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Power Management of Solar PV Battery Supercapacitor in DC Microgrid

Power Management of Solar PV Battery Supercapacitor in DC Microgrid


Introduction to the DC Microgrid

A DC microgrid is a decentralized power system that integrates various renewable energy sources and storage systems to provide reliable and efficient power. Our model includes:

  • Solar PV system

  • Battery energy storage

  • Super capacitor storage system



System Components and Specifications

  1. Solar PV Panel:

  • Total Rating: 2000 watts

  • Individual Panel Rating: 250 watts

  • Open Circuit Voltage: 37.3 volts

  • Voltage at Maximum Power Point: 30.7 volts

  • Short Circuit Current: 8.66 amps

  • Current at Maximum Power Point: 8.15 amps

  1. IV and PV Characteristics:

  • At 1000 W/m²: Maximum power is around 2002 watts, voltage is 245.6 volts.

  • At 800 W/m²: Maximum power is 1599 watts.

  • At 600 W/m²: Maximum power is 1197 watts.

  • At 400 W/m²: Maximum power is 791.8 watts.

  • At 200 W/m²: Maximum power is around 200 watts.

  1. Battery Energy Storage:

  • Nominal Voltage: 220 volts

  • Rated Capacity: 48 Ah

  • Initial State of Charge: 50%

  1. Super Capacitor:

  • Rated Capacitance: 99.5 farads

  • Rated Voltage: 300 volts

  • Initial Voltage: 295 volts



Control Logic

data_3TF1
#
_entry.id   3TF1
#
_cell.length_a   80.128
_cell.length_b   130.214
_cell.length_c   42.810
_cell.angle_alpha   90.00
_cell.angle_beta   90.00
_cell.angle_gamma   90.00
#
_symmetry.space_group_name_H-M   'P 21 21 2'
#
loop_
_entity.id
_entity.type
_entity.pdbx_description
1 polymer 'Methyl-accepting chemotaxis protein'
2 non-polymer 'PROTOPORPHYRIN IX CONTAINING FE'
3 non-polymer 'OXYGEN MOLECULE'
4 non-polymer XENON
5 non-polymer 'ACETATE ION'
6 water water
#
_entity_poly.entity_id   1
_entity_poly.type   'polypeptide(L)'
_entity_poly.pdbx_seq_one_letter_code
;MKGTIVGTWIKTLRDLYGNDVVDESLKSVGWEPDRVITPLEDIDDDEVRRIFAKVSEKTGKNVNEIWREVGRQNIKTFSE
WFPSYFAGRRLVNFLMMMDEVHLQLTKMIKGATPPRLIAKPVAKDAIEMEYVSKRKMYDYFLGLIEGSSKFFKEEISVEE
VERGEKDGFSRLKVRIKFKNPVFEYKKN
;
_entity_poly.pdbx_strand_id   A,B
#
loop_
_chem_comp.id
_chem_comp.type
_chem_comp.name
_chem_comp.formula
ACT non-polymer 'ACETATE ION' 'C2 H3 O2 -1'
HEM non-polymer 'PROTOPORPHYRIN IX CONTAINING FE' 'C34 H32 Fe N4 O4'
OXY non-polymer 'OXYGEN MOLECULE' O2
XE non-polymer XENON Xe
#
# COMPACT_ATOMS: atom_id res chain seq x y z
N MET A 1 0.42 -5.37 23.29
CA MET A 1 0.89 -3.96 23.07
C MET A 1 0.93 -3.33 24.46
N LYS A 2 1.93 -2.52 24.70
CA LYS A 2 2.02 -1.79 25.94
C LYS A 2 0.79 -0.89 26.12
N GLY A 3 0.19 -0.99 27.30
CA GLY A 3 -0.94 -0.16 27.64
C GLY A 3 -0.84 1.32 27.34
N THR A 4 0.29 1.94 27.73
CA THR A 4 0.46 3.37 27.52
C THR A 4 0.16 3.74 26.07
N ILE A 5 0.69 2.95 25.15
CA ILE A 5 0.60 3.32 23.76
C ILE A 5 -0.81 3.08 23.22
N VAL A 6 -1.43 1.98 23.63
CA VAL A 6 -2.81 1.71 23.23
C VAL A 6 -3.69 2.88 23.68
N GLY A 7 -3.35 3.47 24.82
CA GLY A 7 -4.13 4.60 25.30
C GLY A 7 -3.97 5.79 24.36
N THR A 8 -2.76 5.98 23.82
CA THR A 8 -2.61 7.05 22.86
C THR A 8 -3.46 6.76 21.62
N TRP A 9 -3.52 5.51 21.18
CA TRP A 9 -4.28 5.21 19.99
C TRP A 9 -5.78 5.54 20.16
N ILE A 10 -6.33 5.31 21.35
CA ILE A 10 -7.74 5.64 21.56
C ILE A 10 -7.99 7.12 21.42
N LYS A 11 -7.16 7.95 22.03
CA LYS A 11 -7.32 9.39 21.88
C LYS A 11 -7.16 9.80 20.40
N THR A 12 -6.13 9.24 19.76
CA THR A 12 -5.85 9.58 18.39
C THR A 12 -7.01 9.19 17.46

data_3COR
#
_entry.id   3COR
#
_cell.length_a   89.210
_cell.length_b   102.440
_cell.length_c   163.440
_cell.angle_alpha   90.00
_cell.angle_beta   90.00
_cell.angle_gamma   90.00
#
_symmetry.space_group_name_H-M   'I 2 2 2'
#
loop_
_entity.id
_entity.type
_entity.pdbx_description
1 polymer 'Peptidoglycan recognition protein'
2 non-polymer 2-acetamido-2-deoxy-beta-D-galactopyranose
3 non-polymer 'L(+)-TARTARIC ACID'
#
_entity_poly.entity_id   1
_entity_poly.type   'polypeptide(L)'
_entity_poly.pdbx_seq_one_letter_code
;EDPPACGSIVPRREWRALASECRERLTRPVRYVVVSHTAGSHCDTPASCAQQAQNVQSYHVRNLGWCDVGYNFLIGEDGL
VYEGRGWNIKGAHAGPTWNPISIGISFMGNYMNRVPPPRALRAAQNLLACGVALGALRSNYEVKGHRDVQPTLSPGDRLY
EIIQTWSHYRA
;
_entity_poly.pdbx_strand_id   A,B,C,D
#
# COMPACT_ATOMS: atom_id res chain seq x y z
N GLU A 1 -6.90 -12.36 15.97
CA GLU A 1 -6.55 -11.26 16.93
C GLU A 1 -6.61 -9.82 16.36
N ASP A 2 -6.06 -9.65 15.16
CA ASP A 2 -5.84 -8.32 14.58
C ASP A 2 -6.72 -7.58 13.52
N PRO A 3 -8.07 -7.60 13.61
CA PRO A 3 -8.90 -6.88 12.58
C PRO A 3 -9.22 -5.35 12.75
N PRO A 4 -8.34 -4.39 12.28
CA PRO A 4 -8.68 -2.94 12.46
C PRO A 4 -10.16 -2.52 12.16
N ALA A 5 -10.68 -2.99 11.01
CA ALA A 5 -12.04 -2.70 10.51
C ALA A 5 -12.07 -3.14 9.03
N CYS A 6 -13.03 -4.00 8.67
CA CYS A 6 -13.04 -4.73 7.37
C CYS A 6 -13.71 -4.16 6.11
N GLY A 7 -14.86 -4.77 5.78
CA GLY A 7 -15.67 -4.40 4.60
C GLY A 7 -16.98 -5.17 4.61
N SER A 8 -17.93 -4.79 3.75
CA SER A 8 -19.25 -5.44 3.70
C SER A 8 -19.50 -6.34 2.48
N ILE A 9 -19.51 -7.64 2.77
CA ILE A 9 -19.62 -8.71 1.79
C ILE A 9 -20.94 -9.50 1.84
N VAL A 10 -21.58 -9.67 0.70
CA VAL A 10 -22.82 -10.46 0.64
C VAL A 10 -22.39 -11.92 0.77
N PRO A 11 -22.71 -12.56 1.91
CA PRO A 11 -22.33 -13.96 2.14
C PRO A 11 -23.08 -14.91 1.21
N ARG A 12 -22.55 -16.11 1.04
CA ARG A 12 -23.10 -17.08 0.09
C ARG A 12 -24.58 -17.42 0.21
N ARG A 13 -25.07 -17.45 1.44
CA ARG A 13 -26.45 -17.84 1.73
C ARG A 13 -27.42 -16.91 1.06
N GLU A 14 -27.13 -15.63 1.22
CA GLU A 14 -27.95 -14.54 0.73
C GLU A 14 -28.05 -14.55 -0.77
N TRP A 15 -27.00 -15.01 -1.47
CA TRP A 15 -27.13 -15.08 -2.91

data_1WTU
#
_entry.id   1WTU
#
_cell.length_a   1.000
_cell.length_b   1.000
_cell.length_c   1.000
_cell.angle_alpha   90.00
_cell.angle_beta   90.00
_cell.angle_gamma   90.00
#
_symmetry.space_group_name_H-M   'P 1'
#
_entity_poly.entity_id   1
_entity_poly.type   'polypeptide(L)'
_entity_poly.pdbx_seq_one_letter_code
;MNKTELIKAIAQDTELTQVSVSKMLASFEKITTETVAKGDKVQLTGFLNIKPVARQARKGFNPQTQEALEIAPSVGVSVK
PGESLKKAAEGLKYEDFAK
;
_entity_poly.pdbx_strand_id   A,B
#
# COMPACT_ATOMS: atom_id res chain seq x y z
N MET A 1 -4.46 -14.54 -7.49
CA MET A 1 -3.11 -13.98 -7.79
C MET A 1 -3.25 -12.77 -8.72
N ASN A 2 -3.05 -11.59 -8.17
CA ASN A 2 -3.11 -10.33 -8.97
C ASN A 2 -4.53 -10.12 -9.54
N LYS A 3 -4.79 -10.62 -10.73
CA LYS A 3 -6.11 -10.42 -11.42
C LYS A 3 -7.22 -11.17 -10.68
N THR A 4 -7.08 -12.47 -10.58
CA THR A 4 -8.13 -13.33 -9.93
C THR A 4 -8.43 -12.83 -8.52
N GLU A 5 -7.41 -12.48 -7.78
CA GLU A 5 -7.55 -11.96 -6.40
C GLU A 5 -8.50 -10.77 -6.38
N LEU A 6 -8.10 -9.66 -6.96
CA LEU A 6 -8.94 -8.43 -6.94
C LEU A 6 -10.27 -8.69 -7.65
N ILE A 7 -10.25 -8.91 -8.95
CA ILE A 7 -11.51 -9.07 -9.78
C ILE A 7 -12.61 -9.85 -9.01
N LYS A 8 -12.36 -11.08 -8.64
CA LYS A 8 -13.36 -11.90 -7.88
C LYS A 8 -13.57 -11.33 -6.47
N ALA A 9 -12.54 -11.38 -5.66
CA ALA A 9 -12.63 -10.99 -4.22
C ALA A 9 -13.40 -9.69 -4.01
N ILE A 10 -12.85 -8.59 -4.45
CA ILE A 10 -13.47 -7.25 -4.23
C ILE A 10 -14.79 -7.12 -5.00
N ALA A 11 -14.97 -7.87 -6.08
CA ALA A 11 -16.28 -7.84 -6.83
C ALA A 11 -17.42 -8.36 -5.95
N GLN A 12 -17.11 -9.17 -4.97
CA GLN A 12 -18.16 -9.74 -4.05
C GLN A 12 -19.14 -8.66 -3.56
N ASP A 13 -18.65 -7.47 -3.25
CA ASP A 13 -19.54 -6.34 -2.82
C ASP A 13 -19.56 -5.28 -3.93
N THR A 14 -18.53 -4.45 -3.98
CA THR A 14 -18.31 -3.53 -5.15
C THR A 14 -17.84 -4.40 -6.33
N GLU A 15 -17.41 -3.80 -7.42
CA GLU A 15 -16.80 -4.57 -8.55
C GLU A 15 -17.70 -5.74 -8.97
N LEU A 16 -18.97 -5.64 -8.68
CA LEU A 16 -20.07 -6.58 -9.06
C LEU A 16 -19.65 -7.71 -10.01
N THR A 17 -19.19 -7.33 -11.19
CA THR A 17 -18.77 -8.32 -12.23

The system operates using a combination of voltage and current control loops to ensure optimal power management. Here’s how it works:

  1. Solar PV System:

  • Connected to the DC bus (maintained at 400 volts) via a boost converter.

  • Uses Maximum Power Point Tracking (MPPT) with the Incremental Conductance algorithm to maximize power extraction under varying irradiance conditions.

  1. Battery and Super Capacitor:

  • Connected to the DC bus via bidirectional converters.

  • Use a double-loop control strategy:

  • Outer Loop (Voltage Control): Compares the actual DC bus voltage with the reference voltage (400 volts) and processes the error through a PI controller to generate a reference current.

  • Inner Loop (Current Control): Compares the reference current with actual currents and processes errors through PI controllers to generate duty cycles for controlling the bidirectional converters.

Simulation Results

The model simulates various irradiance conditions to demonstrate how power management adapts to changing inputs:

  1. PV Voltage and Current:

  • PV voltage remains around 245-250 volts.

  • PV current varies with irradiance, maintaining around 8 amps at 1000 W/m² and decreasing as irradiance drops.

  1. DC Bus Voltage:

  • Maintained consistently at 400 volts.

  1. Load Conditions:

  • DC load is constant at 1000 watts.

  1. Battery and Super Capacitor Response:

  • 0-2 seconds: PV power is greater than load power. Excess power charges the battery and super capacitor.

  • 2-3 seconds: PV power matches load power. Battery discharges minimally, and the super capacitor remains neutral.

  • 3-5 seconds: PV power drops below load power. Battery discharges to compensate, and the super capacitor provides transient support during rapid changes in irradiance.

Conclusion

This model effectively demonstrates how solar PV, battery, and super capacitors can be managed within a DC microgrid to ensure stable and efficient power delivery. By utilizing MPPT and bidirectional converters with robust control logic, the system can adapt to varying irradiance conditions, maintaining a consistent DC bus voltage and efficiently sharing power between the PV array, battery, and super capacitor.

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